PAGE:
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Stupid Plane Tricks

Breathes there the pilot with soul so dead who never to himself hath said, "I bet I can fly under that bridge"?

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Why indeed? Ask airshow pilot Wayne Handley. Back in 1989 at an airshow at Salinas, California, Handley strapped on a Pitts Special, climbed to 12,000 feet, flipped it over, and kicked it into a flat spin. Sixty-seven turns later he got right side up and claimed the world record for consecutive inverted flat spins. “I did it for two very good reasons,” Handley says. “First, as an airshow performer, it was good publicity. And the second, which kind of also had an advertising side of it: It was my trademark.” Not long after, the NAA decided stunts like that were too dangerous and stopped handing out records for such feats. “I don’t disagree,” Handley says. “An inverted flat spin is kind of raising the bar on craziness.” But in April 1999, Guinness World Records asked him to do it again for its TV show. “They [Guinness] will accept anything for a record: How many elephants can you pull with your earlobe—you know.” This time, for the cameras, he climbed to 16,000 feet and flew 78 turns, pulling out after two minutes at 2,000 feet. Seven months later, after a crash landing broke his back, he retired from the airshow circuit and left aerobatics to the young Turks.

Others in the airshow world have made names for themselves not by the maneuvers they perform but by the stunts they pull. Take Jon Falkner and Bob Essel, who do a wingwalking routine on a Quicksilver ultralight—with no restraints. “I never said I was smart,” says Falkner. They got started 11 years ago after watching a wingwalker at the annual Experimental Aircraft Association fly-in at Oshkosh, Wisconsin. “We became the only professional ultralight wingwalkers in the world,” he says. “It’s a lot of fun when things are going well.” And if they’re not? “We don’t go there,” he says. So far, he and “Always Steady Bob’’ have an accident-free record. “I can stand on the front with no belts, no harnesses, no goggles, and fly with my body,” Falkner says. “It’s a real hoot.” Why no restraints? “I used them for a while but I got tired of getting caught and tangled up in these things early on, getting them wrapped around my neck and legs, and when you unhook them and hook them again you have to take your hands off the airplane and they give you the chance to be not quite so cautious.” A few of the other dozen or so wingwalking acts have also shed their restraints.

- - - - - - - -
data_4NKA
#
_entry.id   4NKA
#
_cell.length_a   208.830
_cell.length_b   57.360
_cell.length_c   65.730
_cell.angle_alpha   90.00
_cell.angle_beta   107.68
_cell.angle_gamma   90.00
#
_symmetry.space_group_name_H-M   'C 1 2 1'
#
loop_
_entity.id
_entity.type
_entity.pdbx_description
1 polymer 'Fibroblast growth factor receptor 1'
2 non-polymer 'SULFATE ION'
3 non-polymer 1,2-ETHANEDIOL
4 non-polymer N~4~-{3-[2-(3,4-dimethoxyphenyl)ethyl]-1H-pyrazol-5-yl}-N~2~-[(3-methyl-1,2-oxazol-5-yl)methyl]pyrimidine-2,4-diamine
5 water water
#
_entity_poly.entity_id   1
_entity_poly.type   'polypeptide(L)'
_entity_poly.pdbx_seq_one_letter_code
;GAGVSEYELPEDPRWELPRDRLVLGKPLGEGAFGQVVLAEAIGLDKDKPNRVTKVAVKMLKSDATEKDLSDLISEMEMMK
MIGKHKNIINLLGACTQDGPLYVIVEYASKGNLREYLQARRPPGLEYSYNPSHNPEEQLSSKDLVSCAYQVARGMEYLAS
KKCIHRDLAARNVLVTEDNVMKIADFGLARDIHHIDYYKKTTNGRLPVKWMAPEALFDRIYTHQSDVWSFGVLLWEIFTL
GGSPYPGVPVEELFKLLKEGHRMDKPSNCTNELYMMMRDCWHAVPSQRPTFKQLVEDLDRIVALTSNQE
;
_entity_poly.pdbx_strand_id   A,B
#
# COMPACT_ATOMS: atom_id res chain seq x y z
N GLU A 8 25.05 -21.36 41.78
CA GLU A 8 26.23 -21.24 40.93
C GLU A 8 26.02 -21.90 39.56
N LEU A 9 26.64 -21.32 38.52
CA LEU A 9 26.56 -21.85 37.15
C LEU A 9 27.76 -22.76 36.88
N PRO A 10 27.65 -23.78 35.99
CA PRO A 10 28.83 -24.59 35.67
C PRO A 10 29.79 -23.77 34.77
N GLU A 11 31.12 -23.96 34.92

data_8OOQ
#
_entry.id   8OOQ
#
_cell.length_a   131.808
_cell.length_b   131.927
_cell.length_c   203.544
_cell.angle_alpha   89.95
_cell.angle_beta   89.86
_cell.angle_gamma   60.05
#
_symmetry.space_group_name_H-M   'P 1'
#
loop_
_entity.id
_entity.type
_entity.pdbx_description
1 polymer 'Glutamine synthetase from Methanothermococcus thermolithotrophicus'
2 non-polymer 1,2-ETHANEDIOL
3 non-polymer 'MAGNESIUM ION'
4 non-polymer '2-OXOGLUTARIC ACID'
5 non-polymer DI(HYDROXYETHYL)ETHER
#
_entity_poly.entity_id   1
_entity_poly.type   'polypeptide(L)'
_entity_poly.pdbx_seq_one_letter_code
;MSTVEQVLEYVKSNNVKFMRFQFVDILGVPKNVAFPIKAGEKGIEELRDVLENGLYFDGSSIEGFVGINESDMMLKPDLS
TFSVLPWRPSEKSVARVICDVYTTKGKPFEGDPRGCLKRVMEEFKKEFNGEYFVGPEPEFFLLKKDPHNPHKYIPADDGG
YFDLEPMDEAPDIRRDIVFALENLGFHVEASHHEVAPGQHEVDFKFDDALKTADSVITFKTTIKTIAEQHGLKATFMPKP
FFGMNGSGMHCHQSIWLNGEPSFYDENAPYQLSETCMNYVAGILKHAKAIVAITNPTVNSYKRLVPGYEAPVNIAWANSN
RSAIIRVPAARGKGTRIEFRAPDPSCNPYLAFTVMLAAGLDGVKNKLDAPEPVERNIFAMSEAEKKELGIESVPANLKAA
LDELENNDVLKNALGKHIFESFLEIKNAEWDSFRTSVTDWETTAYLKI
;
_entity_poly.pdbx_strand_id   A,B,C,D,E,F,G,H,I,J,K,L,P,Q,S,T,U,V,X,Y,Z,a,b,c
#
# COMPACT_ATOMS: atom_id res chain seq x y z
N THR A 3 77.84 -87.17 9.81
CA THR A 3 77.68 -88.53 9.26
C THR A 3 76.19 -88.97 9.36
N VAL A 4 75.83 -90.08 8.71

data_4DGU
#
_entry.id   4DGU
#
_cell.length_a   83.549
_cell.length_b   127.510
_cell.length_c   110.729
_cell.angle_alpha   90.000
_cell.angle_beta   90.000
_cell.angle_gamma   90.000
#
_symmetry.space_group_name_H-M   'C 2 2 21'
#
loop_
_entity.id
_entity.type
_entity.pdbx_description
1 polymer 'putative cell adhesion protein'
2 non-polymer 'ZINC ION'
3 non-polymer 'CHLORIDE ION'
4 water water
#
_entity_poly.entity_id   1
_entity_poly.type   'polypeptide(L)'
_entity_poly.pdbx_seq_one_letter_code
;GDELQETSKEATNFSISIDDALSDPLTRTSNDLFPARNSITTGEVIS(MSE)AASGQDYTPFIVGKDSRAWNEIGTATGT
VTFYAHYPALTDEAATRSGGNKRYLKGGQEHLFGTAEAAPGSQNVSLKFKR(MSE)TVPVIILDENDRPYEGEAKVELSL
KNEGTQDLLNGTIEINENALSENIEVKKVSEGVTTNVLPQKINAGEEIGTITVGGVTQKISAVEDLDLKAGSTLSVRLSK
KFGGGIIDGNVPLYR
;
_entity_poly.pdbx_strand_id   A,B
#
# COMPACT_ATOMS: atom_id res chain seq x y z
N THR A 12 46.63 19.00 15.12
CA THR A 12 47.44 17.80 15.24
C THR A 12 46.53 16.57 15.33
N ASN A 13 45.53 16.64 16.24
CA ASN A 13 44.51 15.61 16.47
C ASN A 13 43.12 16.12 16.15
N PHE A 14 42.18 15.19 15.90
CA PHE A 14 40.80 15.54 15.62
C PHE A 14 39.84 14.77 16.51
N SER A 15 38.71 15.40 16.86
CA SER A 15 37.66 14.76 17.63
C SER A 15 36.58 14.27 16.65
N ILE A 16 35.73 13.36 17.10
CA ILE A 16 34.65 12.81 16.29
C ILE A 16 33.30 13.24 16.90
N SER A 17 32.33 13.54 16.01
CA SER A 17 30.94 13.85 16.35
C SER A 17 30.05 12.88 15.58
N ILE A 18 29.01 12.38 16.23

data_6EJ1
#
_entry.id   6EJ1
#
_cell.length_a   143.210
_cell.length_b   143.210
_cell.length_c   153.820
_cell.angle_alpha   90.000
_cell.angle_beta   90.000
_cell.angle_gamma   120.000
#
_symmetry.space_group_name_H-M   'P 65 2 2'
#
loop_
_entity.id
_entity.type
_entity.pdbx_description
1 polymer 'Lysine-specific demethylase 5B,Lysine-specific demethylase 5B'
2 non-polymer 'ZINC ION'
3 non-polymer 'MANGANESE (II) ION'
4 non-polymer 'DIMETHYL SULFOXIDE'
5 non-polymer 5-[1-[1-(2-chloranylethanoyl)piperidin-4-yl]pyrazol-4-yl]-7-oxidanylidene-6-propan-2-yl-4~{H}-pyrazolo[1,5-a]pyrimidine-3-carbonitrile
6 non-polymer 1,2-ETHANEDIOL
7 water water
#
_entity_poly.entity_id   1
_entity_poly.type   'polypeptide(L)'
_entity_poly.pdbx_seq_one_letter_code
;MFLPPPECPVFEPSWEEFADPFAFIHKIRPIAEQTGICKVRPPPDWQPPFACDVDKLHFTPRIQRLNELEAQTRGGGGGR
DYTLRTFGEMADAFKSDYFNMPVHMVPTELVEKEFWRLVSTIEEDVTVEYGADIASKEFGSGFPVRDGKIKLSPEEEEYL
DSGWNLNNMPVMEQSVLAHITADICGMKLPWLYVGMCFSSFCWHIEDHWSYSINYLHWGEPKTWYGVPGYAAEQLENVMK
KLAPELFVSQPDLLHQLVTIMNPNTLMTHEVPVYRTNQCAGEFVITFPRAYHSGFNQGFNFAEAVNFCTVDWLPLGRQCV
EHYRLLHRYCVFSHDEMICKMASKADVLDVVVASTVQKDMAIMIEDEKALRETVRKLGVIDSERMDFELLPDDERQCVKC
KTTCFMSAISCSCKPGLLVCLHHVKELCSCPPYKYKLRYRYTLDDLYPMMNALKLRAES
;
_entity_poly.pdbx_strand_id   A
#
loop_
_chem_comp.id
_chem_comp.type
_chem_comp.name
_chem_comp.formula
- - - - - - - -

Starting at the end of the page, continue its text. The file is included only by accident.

The apocryphal story about low-flying jet jocks trying to set off a record number of car alarms in the parking lot “is a common one at any Air Force or Navy base where pilots fly high-performance aircraft, and it circulates around here as well,” says Edwards Air Force Base spokesman Alan Brown. But, he adds, “If any of our pilots intentionally tried to do that, and it could be substantiated, they would be looking for a new job immediately.

“What does happen is that every time we have a sonic boom occur out here—usually from an Air Force jet jock way up high—a bunch of car alarms will go off as the shock wave passes. Also—very rarely—if a loud aircraft makes a low pass near a parking area, some car alarms may sound off due to noise-related vibration.” Well, I’m glad we cleared that up.

But Dick Knapinski, public relations director for the EAA, thinks the glory days of stupid plane tricks are history. “I get a feeling the populace doesn’t look as kindly on stunt flying as they did 70 years ago, when it was new and wonderful,” he says. “Today with the general citizenry they call to say ‘There’s a noisy airplane over my house—make it stop!’ You get that kind of thing spraying for gypsy moths.”

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